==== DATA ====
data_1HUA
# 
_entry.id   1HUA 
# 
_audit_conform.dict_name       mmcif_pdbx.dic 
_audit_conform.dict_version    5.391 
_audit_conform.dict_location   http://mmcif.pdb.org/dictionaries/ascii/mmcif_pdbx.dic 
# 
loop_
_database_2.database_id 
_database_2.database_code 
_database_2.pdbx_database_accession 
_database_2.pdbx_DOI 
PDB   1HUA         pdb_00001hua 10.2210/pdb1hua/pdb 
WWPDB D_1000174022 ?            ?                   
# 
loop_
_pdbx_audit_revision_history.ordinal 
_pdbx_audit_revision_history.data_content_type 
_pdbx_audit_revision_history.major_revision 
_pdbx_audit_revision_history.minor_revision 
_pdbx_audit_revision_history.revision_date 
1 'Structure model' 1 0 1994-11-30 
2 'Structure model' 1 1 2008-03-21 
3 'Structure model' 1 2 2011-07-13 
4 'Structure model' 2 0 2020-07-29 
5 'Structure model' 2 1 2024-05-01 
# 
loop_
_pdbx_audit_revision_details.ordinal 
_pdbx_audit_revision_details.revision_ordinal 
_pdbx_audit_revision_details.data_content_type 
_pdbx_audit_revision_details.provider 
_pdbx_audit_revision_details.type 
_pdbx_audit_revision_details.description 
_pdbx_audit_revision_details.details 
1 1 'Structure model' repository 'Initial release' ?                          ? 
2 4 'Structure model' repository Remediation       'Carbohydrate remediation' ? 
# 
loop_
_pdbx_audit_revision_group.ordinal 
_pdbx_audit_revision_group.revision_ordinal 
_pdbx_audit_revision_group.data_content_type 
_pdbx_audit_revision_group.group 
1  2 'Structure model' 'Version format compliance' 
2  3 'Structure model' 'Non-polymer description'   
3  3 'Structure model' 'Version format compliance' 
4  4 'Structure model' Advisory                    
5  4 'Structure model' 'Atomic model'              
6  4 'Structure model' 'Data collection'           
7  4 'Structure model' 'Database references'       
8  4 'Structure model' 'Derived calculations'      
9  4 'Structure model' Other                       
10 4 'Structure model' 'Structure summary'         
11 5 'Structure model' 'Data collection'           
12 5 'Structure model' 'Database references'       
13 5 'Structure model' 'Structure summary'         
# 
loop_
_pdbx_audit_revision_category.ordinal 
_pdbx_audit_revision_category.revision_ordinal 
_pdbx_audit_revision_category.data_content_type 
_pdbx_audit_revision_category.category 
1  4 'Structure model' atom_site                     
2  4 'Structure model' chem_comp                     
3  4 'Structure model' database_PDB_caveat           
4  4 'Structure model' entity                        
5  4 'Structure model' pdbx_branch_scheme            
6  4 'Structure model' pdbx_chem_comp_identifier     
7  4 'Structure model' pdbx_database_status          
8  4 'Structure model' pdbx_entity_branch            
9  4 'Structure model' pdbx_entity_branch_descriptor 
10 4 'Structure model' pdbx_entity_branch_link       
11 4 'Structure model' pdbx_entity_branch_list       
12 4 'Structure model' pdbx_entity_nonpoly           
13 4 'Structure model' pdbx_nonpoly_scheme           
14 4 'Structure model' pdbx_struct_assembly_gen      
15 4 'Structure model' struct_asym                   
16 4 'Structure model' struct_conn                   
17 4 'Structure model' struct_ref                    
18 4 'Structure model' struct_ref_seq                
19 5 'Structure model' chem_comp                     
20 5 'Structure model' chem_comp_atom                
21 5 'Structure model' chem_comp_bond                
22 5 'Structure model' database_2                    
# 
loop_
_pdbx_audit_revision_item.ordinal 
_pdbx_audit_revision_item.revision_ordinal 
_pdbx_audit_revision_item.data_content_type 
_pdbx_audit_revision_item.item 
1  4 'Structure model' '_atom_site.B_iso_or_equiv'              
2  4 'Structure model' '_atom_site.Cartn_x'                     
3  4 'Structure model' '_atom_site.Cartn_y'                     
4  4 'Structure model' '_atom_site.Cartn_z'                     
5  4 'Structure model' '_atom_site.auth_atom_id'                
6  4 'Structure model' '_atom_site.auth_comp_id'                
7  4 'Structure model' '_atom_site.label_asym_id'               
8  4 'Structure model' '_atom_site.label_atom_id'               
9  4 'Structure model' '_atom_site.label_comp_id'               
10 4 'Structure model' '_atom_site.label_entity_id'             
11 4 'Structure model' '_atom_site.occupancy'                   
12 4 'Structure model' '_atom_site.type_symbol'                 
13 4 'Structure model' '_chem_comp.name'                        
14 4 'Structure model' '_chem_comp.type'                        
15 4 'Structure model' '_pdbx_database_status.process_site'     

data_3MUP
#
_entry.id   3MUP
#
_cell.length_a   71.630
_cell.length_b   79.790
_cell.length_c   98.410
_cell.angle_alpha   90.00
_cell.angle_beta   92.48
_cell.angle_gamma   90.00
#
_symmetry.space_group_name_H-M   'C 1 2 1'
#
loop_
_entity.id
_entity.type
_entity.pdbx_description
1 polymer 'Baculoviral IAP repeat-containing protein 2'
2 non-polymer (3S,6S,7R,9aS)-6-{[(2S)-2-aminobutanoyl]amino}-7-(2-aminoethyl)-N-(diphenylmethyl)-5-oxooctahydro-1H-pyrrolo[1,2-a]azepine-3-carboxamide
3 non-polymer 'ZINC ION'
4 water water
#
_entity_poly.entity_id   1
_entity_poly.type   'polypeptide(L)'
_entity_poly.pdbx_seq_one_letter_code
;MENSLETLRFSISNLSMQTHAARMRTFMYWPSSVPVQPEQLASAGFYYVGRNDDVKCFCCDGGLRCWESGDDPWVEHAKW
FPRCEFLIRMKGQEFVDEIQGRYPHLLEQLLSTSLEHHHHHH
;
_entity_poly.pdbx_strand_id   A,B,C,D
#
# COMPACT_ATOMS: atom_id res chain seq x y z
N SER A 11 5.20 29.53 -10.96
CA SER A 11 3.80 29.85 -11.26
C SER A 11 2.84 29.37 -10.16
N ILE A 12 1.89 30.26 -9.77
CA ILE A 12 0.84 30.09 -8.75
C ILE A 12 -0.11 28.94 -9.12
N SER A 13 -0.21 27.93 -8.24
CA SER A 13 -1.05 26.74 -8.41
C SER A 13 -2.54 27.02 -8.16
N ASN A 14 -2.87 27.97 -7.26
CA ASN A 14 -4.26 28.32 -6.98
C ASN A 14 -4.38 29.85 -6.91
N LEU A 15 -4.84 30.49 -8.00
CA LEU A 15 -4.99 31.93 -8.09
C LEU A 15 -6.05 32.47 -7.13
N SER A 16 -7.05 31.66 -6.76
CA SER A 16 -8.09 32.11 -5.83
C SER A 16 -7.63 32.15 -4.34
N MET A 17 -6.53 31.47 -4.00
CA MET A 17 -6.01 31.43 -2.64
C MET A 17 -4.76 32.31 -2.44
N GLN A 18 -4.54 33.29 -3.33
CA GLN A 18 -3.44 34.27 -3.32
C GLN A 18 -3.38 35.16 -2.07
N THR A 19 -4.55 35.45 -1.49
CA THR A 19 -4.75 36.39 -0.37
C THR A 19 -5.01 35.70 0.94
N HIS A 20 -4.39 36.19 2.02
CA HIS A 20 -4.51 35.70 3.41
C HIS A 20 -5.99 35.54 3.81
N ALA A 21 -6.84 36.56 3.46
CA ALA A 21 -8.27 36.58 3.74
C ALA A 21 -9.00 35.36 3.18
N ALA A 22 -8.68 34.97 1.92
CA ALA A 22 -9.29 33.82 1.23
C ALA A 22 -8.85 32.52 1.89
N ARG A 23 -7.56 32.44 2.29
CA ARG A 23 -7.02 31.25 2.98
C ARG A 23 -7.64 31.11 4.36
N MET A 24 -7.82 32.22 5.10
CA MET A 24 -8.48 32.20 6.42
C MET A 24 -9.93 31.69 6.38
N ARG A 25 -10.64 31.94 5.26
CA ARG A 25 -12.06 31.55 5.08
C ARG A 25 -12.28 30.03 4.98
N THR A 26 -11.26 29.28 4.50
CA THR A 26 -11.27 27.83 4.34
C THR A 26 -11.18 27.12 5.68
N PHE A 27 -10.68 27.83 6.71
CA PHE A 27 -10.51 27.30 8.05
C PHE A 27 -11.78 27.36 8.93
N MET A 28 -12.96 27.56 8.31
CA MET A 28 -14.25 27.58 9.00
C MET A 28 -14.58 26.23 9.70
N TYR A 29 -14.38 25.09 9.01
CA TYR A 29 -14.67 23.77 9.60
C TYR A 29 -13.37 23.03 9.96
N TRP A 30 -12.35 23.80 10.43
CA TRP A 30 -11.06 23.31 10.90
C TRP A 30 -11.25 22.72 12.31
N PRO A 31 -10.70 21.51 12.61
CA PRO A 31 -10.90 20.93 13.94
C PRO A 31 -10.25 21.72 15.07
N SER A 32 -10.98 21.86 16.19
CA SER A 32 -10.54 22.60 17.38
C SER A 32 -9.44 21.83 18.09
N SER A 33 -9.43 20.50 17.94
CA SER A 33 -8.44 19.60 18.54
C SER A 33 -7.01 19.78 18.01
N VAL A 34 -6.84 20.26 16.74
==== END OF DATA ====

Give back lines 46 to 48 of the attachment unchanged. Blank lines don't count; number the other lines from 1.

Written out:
2  3 'Structure model' 'Non-polymer description'   
3  3 'Structure model' 'Version format compliance' 
4  4 'Structure model' Advisory                    